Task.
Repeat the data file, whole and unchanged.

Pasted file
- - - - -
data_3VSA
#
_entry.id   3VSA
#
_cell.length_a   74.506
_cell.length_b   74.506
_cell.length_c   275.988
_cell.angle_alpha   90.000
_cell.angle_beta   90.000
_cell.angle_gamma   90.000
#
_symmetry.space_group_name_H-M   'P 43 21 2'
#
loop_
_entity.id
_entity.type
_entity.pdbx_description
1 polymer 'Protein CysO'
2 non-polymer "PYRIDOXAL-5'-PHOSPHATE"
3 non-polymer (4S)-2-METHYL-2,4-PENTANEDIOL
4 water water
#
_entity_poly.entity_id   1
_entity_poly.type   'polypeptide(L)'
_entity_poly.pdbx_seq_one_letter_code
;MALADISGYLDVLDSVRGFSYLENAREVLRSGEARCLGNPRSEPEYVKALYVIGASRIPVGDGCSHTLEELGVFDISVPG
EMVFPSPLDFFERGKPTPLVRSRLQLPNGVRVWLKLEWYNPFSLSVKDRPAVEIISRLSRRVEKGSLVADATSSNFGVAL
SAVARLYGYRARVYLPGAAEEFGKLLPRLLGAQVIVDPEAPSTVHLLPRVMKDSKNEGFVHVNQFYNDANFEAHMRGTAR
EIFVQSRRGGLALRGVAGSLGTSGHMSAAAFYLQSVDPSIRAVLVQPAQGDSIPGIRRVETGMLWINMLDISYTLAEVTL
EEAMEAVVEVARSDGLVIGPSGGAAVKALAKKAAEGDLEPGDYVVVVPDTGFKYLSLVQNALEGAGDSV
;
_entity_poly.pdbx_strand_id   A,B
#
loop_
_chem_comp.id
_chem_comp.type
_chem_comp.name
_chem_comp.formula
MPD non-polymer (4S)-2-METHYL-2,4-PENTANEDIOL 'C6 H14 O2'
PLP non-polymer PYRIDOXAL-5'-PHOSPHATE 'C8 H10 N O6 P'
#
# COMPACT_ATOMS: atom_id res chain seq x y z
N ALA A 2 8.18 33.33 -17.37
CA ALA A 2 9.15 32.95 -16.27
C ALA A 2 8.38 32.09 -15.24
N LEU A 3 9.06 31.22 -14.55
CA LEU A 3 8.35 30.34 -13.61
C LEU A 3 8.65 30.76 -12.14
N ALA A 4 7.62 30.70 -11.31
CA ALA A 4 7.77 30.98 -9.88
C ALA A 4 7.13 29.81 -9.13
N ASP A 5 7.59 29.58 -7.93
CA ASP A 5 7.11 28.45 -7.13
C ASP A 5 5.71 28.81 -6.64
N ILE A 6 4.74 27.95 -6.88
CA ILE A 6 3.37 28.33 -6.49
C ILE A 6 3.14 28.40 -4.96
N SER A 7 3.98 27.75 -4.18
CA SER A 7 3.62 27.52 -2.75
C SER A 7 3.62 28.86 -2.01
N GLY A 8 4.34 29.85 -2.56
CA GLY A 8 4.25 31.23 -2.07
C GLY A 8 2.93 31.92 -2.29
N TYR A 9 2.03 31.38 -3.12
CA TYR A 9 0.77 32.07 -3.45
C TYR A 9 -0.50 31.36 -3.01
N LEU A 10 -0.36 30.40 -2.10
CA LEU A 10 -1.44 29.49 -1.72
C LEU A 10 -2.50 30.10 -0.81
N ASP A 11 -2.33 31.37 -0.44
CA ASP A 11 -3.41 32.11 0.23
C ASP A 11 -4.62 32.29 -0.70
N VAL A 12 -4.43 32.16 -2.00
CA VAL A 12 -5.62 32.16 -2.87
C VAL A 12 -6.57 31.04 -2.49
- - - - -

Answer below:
data_3VSA
#
_entry.id   3VSA
#
_cell.length_a   74.506
_cell.length_b   74.506
_cell.length_c   275.988
_cell.angle_alpha   90.000
_cell.angle_beta   90.000
_cell.angle_gamma   90.000
#
_symmetry.space_group_name_H-M   'P 43 21 2'
#
loop_
_entity.id
_entity.type
_entity.pdbx_description
1 polymer 'Protein CysO'
2 non-polymer "PYRIDOXAL-5'-PHOSPHATE"
3 non-polymer (4S)-2-METHYL-2,4-PENTANEDIOL
4 water water
#
_entity_poly.entity_id   1
_entity_poly.type   'polypeptide(L)'
_entity_poly.pdbx_seq_one_letter_code
;MALADISGYLDVLDSVRGFSYLENAREVLRSGEARCLGNPRSEPEYVKALYVIGASRIPVGDGCSHTLEELGVFDISVPG
EMVFPSPLDFFERGKPTPLVRSRLQLPNGVRVWLKLEWYNPFSLSVKDRPAVEIISRLSRRVEKGSLVADATSSNFGVAL
SAVARLYGYRARVYLPGAAEEFGKLLPRLLGAQVIVDPEAPSTVHLLPRVMKDSKNEGFVHVNQFYNDANFEAHMRGTAR
EIFVQSRRGGLALRGVAGSLGTSGHMSAAAFYLQSVDPSIRAVLVQPAQGDSIPGIRRVETGMLWINMLDISYTLAEVTL
EEAMEAVVEVARSDGLVIGPSGGAAVKALAKKAAEGDLEPGDYVVVVPDTGFKYLSLVQNALEGAGDSV
;
_entity_poly.pdbx_strand_id   A,B
#
loop_
_chem_comp.id
_chem_comp.type
_chem_comp.name
_chem_comp.formula
MPD non-polymer (4S)-2-METHYL-2,4-PENTANEDIOL 'C6 H14 O2'
PLP non-polymer PYRIDOXAL-5'-PHOSPHATE 'C8 H10 N O6 P'
#
# COMPACT_ATOMS: atom_id res chain seq x y z
N ALA A 2 8.18 33.33 -17.37
CA ALA A 2 9.15 32.95 -16.27
C ALA A 2 8.38 32.09 -15.24
N LEU A 3 9.06 31.22 -14.55
CA LEU A 3 8.35 30.34 -13.61
C LEU A 3 8.65 30.76 -12.14
N ALA A 4 7.62 30.70 -11.31
CA ALA A 4 7.77 30.98 -9.88
C ALA A 4 7.13 29.81 -9.13
N ASP A 5 7.59 29.58 -7.93
CA ASP A 5 7.11 28.45 -7.13
C ASP A 5 5.71 28.81 -6.64
N ILE A 6 4.74 27.95 -6.88
CA ILE A 6 3.37 28.33 -6.49
C ILE A 6 3.14 28.40 -4.96
N SER A 7 3.98 27.75 -4.18
CA SER A 7 3.62 27.52 -2.75
C SER A 7 3.62 28.86 -2.01
N GLY A 8 4.34 29.85 -2.56
CA GLY A 8 4.25 31.23 -2.07
C GLY A 8 2.93 31.92 -2.29
N TYR A 9 2.03 31.38 -3.12
CA TYR A 9 0.77 32.07 -3.45
C TYR A 9 -0.50 31.36 -3.01
N LEU A 10 -0.36 30.40 -2.10
CA LEU A 10 -1.44 29.49 -1.72
C LEU A 10 -2.50 30.10 -0.81
N ASP A 11 -2.33 31.37 -0.44
CA ASP A 11 -3.41 32.11 0.23
C ASP A 11 -4.62 32.29 -0.70
N VAL A 12 -4.43 32.16 -2.00
CA VAL A 12 -5.62 32.16 -2.87
C VAL A 12 -6.57 31.04 -2.49